Chester city walls


    In the past, many important towns and cities were defended by walls, but today only Chester has a complete circuit around the city.

    The Walls are about two miles long and were first built by the Romans nearly 2000 years ago. They were extended and developed in the Saxon period (10th century). During the 12th century, the Normans rebuilt and extended the Walls so for the first time since the Romans, the Walls formed a completed circuit around Chester. Throughout the middle ages, Chester was one of the most protected and strategically important cities in the county.

    Since then they have been constantly altered, repaired and sometimes attacked. One of the reasons they survive today is because from the 18th century they were no longer needed for defence and were adapted to become a fashionable walk and public amenity.

    Maintenance of the City Walls

    We are responsible for the Walls and for many years we, and the previous city council, have ensured the ancient monument is cared for and preserved by co-ordinating general maintenance and major restoration projects. To date, since we have been responsible for them around £6m has been spent to ensure the Walls can be enjoyed by generations to come.

    All work on the Walls has to be granted permission by Historic England.

    Current work on the Walls

    Collapse on the City Walls by the Eastgate Clock

    On 16 January 2020 a section of the wall collapsed close to the famous Eastgate clock. To ensure that residents, visitors and businesses can still benefit from and enjoy this section of the walls our engineers, alongside external specialists, have designed a temporary walkway which is incorporated into the scaffolding that is needed to prop up the wall. The scaffold was carefully designed to protect the Wesley Church Centre, take into account crypts and other buried archaeology between the Church and the walls, and maintain a fire escape route for the surrounding buildings.

    More scaffold propping has been designed to support the partially-collapsed inner wall to prevent any further loss and to create a safe working area. When this is in place a roof will be added to protect the site while investigation and repair works take place.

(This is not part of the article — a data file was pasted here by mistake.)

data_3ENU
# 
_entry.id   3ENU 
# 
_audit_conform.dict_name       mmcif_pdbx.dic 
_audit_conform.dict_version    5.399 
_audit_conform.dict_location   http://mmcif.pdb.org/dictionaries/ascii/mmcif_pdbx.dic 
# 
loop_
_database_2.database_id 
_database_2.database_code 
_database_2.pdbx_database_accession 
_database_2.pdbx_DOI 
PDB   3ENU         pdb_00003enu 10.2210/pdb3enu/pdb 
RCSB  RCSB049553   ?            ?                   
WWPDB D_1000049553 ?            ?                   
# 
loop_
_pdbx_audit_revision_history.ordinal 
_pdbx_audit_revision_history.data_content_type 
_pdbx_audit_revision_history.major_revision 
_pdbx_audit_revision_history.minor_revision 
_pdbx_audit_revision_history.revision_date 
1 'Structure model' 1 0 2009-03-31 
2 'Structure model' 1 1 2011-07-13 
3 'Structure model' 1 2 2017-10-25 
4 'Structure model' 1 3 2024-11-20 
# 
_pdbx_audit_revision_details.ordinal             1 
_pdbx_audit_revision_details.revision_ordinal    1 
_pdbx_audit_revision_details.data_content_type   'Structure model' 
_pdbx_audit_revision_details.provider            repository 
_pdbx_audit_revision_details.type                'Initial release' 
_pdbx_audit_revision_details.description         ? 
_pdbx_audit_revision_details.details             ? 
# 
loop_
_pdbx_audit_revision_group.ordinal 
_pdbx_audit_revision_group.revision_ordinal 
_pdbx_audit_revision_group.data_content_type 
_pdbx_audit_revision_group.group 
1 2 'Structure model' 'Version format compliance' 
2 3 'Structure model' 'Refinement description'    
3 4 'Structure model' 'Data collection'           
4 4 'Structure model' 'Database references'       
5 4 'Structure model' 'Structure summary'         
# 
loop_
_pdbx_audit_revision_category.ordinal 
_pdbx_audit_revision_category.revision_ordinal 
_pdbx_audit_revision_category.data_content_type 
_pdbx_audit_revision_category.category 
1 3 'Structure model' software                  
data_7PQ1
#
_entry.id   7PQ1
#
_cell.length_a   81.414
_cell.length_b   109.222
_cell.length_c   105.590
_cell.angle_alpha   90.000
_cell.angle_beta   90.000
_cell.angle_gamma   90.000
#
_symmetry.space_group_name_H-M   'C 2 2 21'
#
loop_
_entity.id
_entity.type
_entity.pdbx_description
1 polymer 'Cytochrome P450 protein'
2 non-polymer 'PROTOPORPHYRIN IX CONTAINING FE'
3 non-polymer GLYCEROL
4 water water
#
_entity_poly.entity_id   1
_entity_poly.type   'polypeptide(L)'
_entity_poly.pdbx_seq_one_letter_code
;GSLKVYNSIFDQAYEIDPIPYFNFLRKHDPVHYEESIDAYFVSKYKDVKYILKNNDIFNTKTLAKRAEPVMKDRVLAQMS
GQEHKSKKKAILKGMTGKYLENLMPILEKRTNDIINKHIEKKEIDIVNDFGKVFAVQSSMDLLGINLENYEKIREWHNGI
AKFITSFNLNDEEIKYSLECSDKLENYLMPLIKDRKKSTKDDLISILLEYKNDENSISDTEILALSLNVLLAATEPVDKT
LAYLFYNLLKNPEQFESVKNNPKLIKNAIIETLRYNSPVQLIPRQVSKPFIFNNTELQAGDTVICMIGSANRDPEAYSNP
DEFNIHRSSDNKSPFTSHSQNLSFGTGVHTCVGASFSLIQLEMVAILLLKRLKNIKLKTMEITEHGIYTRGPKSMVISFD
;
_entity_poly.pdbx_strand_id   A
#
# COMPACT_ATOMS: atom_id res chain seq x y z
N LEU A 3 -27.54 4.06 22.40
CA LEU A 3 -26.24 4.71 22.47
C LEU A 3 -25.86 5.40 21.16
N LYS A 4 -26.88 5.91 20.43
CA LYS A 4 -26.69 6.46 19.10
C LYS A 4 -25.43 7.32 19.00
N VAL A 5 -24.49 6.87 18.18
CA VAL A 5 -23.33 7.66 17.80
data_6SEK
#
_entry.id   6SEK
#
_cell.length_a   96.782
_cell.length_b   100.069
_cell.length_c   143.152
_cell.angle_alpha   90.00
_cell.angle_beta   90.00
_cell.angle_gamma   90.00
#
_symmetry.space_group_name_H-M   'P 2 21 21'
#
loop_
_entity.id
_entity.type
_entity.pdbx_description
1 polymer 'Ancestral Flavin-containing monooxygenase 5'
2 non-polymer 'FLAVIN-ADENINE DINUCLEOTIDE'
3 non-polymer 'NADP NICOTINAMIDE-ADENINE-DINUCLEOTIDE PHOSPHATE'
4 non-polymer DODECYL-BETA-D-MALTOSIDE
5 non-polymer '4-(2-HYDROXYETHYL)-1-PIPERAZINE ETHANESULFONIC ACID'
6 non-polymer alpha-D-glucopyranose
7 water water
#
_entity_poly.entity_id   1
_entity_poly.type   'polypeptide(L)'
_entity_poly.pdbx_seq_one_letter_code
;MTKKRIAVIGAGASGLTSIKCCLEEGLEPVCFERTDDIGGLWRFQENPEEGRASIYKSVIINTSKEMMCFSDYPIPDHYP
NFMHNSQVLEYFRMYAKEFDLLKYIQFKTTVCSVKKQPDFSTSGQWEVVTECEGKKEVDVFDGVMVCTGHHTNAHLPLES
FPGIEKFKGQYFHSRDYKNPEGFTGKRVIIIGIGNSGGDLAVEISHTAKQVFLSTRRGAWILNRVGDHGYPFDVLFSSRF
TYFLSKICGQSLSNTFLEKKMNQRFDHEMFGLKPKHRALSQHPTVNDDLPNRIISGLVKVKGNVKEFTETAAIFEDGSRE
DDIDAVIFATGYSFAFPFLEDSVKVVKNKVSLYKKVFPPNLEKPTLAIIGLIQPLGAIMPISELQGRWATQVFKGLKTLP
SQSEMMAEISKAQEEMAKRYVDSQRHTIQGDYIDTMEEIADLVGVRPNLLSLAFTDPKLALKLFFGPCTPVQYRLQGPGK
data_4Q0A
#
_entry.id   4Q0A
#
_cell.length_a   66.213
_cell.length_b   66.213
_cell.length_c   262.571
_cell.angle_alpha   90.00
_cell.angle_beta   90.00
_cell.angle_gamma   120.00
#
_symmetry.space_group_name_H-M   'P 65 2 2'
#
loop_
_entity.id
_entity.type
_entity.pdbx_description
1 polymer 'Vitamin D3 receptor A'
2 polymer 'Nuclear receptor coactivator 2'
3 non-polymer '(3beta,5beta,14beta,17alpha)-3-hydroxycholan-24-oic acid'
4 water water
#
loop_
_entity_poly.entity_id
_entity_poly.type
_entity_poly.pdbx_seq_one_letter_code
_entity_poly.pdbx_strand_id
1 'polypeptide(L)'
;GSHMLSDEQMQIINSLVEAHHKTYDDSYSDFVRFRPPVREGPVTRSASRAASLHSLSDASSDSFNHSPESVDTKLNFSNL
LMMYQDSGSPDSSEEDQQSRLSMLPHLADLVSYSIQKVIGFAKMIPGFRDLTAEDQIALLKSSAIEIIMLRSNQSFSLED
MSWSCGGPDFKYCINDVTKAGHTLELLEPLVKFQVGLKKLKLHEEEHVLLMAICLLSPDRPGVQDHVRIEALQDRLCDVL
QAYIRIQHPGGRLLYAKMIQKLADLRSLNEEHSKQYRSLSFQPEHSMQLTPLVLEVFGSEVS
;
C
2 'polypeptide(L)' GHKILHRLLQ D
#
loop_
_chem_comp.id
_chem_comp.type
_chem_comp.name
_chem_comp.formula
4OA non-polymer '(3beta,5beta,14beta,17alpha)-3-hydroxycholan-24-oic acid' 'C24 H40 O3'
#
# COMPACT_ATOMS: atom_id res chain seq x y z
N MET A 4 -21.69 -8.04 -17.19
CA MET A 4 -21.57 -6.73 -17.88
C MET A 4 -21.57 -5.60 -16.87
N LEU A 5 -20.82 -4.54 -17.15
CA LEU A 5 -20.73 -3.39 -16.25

Access to this land-locked site is extremely difficult for vehicles and so all building materials and equipment have had to be brought in by hand. Negotiations are ongoing with surrounding property owners to gain access to the collapse side to install the next phase of the propping. When this is in place engineers and conservation specialists can investigate the condition of the remaining structure and plan the repairs in consultation with Historic England.

    Repair projects in the pipeline

    The planned works for the financial year 2021-22 are:

    • replacement staircase at King Charles Tower Green
    • parapet replacement - scheme preparation
    • various sites – 3D laser scanning and drawings
    • various sites – pointing and masonry works

    Other work completed on the Walls

    There is a full list of the historical repairs completed on our City Walls project timeline page.

    Bridgegate bridge

    Bridgegate bridge at the end of Lower Bridge Street was closed in 2019 for safety reasons when a problem was found with the parapet. Scheduled Monument Consent was granted by Historic England to investigate the cause of the problem and to check that parts of the structure below the paving were in a safe condition. The defects found were repaired during the summer months to allow the use of specialist lime mortar.

    While the bridge was closed, engineers took the opportunity to carry out some routine tasks like masonry repairs, repointing and vegetation removal which are difficult to carry out when the bridge is in use, to minimise disruption. the bridge is now open again.

    Northgate steps

    The rebuilding of Chester’s historic Northgate Steps, which began in September 2019 is now complete. A set of solid, vertical steps have been revealed now the scaffold has been removed, bringing this famous section of the City Walls back to its former glory. Handrails have been installed and a mysterious-looking polymer panel has been put in place on the landing (this is only a temporary measure while plans to display archaeology from the site via a viewing chamber are in progress).

    Although work at Northgate Steps was completed recently, a section of wall immediately west of the site also needed to be investigated in phase two of the repairs, this section of the famous City Walls is fully open to public.